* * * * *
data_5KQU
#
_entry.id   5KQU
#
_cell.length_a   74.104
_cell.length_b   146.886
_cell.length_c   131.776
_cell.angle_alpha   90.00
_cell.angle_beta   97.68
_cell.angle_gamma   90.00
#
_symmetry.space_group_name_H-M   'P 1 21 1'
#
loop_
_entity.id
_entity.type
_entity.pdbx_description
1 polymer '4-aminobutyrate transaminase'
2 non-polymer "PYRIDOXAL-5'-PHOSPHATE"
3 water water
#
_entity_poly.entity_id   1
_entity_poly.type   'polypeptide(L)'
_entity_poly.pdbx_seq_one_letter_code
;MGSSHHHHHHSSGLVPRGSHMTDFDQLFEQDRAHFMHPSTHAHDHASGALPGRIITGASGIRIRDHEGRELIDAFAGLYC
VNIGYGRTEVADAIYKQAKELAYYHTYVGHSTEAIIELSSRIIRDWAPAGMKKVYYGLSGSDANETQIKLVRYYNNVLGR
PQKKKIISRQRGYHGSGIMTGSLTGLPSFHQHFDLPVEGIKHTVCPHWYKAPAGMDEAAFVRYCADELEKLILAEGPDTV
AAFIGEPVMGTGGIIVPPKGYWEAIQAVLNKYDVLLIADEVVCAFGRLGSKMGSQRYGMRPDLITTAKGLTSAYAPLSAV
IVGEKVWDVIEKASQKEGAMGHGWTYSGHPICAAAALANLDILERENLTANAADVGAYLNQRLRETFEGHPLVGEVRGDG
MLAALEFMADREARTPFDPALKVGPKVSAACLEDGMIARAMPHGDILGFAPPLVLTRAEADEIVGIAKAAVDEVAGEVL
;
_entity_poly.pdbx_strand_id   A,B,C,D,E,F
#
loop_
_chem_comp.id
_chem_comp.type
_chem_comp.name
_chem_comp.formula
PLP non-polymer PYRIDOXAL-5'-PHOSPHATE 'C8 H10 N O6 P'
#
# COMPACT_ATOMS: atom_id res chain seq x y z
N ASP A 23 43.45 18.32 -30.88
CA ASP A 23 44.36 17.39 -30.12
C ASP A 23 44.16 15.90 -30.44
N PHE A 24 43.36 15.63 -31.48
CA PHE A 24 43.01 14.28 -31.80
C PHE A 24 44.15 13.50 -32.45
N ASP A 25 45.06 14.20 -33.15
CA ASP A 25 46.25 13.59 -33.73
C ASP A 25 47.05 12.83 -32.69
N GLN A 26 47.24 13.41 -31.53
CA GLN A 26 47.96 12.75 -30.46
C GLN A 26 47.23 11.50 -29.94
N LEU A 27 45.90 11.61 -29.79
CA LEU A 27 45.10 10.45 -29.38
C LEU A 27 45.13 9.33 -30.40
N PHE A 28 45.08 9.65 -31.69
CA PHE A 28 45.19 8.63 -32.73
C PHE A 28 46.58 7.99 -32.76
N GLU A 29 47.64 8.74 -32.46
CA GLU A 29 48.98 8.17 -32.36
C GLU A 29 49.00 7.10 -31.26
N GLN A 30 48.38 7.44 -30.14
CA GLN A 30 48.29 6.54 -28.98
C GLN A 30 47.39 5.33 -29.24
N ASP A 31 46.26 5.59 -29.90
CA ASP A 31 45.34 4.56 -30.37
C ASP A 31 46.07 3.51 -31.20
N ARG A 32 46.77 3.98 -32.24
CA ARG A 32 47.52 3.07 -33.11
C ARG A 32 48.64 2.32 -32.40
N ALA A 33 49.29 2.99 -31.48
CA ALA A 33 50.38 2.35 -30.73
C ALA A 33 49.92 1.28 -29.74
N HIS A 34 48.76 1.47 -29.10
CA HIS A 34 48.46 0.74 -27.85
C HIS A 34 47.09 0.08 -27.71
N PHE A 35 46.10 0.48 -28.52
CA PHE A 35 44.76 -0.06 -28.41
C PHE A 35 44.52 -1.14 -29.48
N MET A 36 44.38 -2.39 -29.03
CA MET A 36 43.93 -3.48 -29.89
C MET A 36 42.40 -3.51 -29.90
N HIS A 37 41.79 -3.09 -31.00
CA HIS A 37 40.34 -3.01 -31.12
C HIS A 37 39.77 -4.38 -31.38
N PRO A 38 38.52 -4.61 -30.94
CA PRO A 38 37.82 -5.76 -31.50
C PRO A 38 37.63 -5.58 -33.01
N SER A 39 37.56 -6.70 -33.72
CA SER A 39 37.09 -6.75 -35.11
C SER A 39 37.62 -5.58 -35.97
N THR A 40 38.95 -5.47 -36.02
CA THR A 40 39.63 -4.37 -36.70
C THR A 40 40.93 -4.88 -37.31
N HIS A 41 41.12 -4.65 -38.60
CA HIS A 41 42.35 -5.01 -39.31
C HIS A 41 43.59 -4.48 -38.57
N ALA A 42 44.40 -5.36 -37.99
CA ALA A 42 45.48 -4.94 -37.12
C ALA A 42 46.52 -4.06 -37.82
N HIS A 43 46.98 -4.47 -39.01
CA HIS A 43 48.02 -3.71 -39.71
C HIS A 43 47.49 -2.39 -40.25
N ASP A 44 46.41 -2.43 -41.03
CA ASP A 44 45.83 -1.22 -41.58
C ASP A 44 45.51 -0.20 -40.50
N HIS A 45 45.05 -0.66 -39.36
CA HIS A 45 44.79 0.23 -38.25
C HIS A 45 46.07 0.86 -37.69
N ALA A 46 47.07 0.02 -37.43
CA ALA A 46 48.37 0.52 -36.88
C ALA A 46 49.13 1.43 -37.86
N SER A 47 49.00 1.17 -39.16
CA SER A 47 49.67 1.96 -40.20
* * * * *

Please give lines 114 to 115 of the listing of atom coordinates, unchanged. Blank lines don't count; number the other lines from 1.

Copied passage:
N SER A 47 49.00 1.17 -39.16
CA SER A 47 49.67 1.96 -40.20